Inclinometers are gadgets, pure and simple. They afford no real purpose to any off road vehicle apart from the fact that they make the 4x4 look the part. If you are going to roll over in any direction, you won't need an inclinometer to tell you this. Having said this, they are good to have in a vehicle, and are easily fitted. Suzuki brough out an inclinometer for the SJ, although these can be very difficult to get hold of nowdays. Luckily, aftermarket inclinometers are readily available from most motor spares outlets, and work just as well.

Standard installation ...

Depending on whether you have the original Suzuki inclinometer, or an aftermarket model, installation will vary slightly. The original inclinometers were usually sold complete with a housing that fitted neatly onto the dash of the SJ. Either way installation is simple.
We will begin by looking at the installation of a standard Suzuki supplied incloinometer with housing that is to be fitted to an older type SJ. Begin by making sure that the SJ is parked on level ground. Now decide where the unit will be mounted on the dash, and cover the area with masking tape. Place the unit on the dash, and align it so that the inclinometer shows the vehicle to be level. Mark where the mounting holes are to be drilled, and after checking the accuracy of these holes, drill them. You will also need to drill an extra hole to accept the wires for the light of the unit. This hole can be about 8mm in diameter. Thread the wires through this hole, and then secure the unit.

All that remains is to wire up power to the unit for when the lights are needed.
Suzuki supplied Inclinometer

Advanced installation ...

Some later model SJ's were fitted with a "square" dash, and the older factory supplied inclinometers will not fit. The easiest place to fit the inclinometer (aftermarket inclinometers as well), is in the small cubby next to the clock.


In order to fit the inclinometer in here, some modification will be necessary to the front face and setting of the inclinometer. Begin by removing the inclinometer from the housing. Now remove the front face, and placing it on a soft surface, carefully cut off the tabs that surround it. They serve no real purpose whether it is in the housing or not. Re-assemble the face to the guages, clean up the edges with a fine file, and then test for fit in the cubby. You will probably need to file the sides down slightly until it fits snugly.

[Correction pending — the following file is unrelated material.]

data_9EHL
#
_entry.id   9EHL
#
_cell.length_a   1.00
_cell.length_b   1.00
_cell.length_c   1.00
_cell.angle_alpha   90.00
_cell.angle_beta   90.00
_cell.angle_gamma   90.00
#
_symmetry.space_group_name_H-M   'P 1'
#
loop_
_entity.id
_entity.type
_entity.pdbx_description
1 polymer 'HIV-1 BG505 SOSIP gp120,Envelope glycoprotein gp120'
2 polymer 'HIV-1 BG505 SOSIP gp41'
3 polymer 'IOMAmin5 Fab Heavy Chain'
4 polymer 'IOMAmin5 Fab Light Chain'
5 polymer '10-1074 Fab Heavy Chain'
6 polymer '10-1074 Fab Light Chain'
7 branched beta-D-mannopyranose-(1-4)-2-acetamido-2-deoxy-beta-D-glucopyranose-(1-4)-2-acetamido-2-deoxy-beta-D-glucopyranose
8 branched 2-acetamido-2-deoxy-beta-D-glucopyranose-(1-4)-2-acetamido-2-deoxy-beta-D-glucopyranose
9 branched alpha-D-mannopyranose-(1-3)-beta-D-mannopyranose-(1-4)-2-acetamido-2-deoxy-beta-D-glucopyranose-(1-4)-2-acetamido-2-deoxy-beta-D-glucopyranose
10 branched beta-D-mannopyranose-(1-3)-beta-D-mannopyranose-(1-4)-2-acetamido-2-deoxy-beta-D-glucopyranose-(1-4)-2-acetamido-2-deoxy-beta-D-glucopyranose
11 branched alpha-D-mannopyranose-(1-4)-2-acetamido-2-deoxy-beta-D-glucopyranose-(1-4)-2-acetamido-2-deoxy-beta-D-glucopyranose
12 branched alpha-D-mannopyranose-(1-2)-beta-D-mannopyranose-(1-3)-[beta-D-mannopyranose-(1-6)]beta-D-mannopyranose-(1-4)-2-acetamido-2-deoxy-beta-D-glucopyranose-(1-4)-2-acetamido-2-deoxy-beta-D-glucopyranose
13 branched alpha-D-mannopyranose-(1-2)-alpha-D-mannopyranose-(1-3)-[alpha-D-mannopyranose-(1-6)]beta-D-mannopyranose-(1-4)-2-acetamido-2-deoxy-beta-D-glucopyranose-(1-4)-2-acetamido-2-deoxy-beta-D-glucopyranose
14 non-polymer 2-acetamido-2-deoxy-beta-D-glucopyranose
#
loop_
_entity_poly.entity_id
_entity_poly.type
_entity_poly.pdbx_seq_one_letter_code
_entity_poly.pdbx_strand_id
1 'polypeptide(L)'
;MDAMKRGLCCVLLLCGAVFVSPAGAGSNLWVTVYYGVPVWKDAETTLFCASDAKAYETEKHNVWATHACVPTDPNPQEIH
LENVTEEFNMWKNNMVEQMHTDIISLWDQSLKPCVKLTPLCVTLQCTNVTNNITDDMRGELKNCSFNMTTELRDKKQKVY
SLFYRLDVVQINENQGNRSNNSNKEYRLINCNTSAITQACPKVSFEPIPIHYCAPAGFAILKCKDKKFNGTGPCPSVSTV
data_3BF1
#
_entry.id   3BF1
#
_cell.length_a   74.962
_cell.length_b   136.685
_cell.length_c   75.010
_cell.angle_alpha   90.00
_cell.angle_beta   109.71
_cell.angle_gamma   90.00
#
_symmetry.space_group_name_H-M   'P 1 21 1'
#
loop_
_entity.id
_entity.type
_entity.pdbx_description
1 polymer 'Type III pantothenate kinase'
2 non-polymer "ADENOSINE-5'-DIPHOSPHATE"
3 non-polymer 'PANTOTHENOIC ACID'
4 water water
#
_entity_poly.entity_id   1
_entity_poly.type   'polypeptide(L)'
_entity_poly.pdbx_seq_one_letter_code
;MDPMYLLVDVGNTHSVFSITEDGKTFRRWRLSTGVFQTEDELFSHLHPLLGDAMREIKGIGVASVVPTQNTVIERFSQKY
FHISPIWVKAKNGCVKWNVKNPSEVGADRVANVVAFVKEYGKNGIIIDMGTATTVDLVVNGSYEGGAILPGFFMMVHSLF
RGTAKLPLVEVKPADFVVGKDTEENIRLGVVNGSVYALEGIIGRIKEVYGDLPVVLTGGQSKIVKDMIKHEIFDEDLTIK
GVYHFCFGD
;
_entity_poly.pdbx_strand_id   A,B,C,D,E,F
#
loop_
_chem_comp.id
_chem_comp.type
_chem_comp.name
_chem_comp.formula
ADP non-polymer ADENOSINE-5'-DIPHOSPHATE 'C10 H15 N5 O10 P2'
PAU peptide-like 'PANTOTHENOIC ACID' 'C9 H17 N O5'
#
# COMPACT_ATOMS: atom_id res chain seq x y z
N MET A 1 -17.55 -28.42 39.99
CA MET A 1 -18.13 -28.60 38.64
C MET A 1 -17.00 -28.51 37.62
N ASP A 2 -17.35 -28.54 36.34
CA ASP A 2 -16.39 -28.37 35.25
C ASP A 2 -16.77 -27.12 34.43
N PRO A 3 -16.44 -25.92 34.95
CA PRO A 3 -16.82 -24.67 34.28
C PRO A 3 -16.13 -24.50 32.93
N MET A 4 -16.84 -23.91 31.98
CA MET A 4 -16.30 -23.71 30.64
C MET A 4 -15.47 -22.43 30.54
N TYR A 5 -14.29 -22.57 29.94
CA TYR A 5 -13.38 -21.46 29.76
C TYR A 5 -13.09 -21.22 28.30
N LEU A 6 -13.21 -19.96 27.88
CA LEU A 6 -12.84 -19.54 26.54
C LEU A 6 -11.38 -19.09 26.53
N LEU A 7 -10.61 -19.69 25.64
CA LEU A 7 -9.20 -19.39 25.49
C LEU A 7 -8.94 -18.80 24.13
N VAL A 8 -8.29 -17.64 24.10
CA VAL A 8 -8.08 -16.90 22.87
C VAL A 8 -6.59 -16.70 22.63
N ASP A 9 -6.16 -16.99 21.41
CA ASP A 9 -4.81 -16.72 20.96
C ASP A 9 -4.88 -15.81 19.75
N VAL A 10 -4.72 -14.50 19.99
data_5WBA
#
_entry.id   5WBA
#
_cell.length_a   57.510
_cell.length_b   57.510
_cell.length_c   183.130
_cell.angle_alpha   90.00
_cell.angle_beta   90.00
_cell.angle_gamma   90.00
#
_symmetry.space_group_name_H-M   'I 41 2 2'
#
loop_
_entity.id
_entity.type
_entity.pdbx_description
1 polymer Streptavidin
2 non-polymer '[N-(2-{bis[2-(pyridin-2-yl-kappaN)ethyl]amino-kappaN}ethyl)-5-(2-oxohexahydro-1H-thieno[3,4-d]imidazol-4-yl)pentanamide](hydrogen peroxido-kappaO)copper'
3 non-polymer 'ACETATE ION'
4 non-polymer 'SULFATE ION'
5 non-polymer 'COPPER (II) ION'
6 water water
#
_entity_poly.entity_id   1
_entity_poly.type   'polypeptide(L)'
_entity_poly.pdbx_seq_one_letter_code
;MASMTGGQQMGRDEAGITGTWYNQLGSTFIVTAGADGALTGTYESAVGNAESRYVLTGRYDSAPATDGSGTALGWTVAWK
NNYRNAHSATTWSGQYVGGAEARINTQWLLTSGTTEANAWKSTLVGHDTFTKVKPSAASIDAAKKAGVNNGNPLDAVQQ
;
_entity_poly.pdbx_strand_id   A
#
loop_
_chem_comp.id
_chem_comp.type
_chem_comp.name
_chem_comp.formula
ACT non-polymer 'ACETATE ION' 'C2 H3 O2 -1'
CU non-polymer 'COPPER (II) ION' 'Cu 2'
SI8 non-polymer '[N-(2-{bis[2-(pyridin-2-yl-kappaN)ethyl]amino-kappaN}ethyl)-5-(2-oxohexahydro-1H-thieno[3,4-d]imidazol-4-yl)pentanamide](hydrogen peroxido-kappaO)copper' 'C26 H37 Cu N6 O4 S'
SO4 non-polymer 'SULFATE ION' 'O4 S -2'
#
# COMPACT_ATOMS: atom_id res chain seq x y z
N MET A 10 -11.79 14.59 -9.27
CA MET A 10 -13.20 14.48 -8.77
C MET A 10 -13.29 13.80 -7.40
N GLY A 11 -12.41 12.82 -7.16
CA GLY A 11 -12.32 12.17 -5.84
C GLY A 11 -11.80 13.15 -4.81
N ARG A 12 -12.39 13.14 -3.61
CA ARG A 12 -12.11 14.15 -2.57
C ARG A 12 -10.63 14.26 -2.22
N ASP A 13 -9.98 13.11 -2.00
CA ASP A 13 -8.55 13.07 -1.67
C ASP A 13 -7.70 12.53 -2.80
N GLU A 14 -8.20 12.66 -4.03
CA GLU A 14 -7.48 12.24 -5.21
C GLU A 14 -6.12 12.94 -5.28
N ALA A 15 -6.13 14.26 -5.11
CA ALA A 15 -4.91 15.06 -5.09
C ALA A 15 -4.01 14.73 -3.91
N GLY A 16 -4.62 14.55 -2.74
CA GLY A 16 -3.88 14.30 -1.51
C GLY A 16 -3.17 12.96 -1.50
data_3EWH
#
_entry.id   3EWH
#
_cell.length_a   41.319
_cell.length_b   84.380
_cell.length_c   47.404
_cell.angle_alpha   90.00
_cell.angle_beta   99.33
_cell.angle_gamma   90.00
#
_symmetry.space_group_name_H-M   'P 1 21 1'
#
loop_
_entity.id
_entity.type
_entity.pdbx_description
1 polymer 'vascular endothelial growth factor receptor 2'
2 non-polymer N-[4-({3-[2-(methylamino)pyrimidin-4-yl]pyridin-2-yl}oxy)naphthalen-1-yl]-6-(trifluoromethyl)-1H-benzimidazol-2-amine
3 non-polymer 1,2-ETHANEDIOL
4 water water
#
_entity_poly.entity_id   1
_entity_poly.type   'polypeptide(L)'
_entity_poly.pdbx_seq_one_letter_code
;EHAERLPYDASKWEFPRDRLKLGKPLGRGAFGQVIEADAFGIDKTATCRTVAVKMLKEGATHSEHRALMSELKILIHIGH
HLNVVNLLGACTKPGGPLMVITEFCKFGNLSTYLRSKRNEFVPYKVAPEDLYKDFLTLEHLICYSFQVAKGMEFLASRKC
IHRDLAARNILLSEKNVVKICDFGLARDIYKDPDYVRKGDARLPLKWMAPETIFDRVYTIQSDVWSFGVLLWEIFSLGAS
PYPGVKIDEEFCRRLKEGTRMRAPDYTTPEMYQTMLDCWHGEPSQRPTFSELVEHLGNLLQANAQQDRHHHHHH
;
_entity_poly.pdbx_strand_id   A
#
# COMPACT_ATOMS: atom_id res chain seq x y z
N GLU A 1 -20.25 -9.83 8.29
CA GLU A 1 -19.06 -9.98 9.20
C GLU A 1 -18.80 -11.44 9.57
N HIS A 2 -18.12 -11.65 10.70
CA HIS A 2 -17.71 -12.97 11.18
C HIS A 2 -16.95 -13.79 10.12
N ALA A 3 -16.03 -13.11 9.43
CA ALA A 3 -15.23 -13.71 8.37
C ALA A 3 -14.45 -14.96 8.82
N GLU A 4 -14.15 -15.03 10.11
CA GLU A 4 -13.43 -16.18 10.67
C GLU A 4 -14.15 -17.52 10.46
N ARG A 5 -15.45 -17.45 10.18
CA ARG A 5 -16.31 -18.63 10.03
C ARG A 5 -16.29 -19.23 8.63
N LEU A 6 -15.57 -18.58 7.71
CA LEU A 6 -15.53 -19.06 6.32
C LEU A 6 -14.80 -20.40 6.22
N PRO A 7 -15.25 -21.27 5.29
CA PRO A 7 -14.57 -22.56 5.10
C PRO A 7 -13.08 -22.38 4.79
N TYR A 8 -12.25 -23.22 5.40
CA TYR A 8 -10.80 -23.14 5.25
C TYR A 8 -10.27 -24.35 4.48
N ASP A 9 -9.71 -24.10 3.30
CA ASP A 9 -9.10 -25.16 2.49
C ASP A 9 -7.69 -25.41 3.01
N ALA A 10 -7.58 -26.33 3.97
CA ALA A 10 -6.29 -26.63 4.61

Once it fits, cover the two long edges with some door trim (available from most general motor spares dealers), and fit it again. The side to side guage should need no adjustment, however, the front to back guage WILL need to be set to level. Remove the front face, and gently holding the weight, move the guage to where it should be. Re-assemble, and fit to the cubby again. It will probably take five or six attempts to set this guage, and it is a matter of trial and error. Once everything is set correctly, remove the unit and drill a 8mm hole in the back of the cubby. Run the light wires through here, and connect as described below.

Connecting the wiring ...

Run the wires to a point under the steering column. Now find the wires that come out of the light switch. Amongst these wires will be one that has 12 volts power only when the lights are swicthed on. This is the wire you want. On my SJ, it was a red/black wire. Connect the one wire to this, and the other to a good earth. Now when you switch on your lights, you will have power to the inclinometer.

That's all there is to it ! !


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